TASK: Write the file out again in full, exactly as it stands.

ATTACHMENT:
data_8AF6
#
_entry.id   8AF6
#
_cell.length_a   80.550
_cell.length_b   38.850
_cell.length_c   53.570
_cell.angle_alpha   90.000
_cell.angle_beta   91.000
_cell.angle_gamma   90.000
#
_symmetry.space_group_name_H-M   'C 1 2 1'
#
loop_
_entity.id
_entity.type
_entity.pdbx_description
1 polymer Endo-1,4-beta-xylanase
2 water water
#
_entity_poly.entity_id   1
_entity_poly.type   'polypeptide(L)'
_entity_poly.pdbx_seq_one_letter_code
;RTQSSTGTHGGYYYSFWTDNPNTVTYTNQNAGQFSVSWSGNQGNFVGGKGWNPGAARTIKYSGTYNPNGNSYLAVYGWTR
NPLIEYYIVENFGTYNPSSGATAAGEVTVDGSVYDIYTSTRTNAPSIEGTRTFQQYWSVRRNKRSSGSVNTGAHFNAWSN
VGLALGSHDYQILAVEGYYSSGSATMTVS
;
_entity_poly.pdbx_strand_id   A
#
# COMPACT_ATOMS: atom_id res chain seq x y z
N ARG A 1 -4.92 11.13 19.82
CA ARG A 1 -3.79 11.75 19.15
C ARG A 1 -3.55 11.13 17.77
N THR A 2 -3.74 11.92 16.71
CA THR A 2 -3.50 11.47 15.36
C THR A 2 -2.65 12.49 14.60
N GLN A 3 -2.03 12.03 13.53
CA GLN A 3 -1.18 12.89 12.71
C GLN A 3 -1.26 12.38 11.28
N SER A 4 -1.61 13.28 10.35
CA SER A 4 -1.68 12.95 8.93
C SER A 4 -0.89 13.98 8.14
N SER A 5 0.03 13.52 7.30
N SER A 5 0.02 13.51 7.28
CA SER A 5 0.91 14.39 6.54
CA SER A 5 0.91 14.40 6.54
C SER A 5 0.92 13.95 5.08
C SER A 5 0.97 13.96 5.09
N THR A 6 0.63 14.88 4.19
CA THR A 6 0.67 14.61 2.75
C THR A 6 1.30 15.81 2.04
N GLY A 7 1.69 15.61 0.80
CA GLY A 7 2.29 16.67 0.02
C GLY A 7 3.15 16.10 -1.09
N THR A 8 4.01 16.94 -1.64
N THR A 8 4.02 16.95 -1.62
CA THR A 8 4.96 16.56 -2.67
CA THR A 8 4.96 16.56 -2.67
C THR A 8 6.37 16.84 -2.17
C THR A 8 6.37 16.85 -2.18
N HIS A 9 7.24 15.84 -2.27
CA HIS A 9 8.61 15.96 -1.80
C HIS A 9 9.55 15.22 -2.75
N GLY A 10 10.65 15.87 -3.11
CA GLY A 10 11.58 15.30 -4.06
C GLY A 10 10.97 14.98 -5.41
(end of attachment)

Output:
data_8AF6
#
_entry.id   8AF6
#
_cell.length_a   80.550
_cell.length_b   38.850
_cell.length_c   53.570
_cell.angle_alpha   90.000
_cell.angle_beta   91.000
_cell.angle_gamma   90.000
#
_symmetry.space_group_name_H-M   'C 1 2 1'
#
loop_
_entity.id
_entity.type
_entity.pdbx_description
1 polymer Endo-1,4-beta-xylanase
2 water water
#
_entity_poly.entity_id   1
_entity_poly.type   'polypeptide(L)'
_entity_poly.pdbx_seq_one_letter_code
;RTQSSTGTHGGYYYSFWTDNPNTVTYTNQNAGQFSVSWSGNQGNFVGGKGWNPGAARTIKYSGTYNPNGNSYLAVYGWTR
NPLIEYYIVENFGTYNPSSGATAAGEVTVDGSVYDIYTSTRTNAPSIEGTRTFQQYWSVRRNKRSSGSVNTGAHFNAWSN
VGLALGSHDYQILAVEGYYSSGSATMTVS
;
_entity_poly.pdbx_strand_id   A
#
# COMPACT_ATOMS: atom_id res chain seq x y z
N ARG A 1 -4.92 11.13 19.82
CA ARG A 1 -3.79 11.75 19.15
C ARG A 1 -3.55 11.13 17.77
N THR A 2 -3.74 11.92 16.71
CA THR A 2 -3.50 11.47 15.36
C THR A 2 -2.65 12.49 14.60
N GLN A 3 -2.03 12.03 13.53
CA GLN A 3 -1.18 12.89 12.71
C GLN A 3 -1.26 12.38 11.28
N SER A 4 -1.61 13.28 10.35
CA SER A 4 -1.68 12.95 8.93
C SER A 4 -0.89 13.98 8.14
N SER A 5 0.03 13.52 7.30
N SER A 5 0.02 13.51 7.28
CA SER A 5 0.91 14.39 6.54
CA SER A 5 0.91 14.40 6.54
C SER A 5 0.92 13.95 5.08
C SER A 5 0.97 13.96 5.09
N THR A 6 0.63 14.88 4.19
CA THR A 6 0.67 14.61 2.75
C THR A 6 1.30 15.81 2.04
N GLY A 7 1.69 15.61 0.80
CA GLY A 7 2.29 16.67 0.02
C GLY A 7 3.15 16.10 -1.09
N THR A 8 4.01 16.94 -1.64
N THR A 8 4.02 16.95 -1.62
CA THR A 8 4.96 16.56 -2.67
CA THR A 8 4.96 16.56 -2.67
C THR A 8 6.37 16.84 -2.17
C THR A 8 6.37 16.85 -2.18
N HIS A 9 7.24 15.84 -2.27
CA HIS A 9 8.61 15.96 -1.80
C HIS A 9 9.55 15.22 -2.75
N GLY A 10 10.65 15.87 -3.11
CA GLY A 10 11.58 15.30 -4.06
C GLY A 10 10.97 14.98 -5.41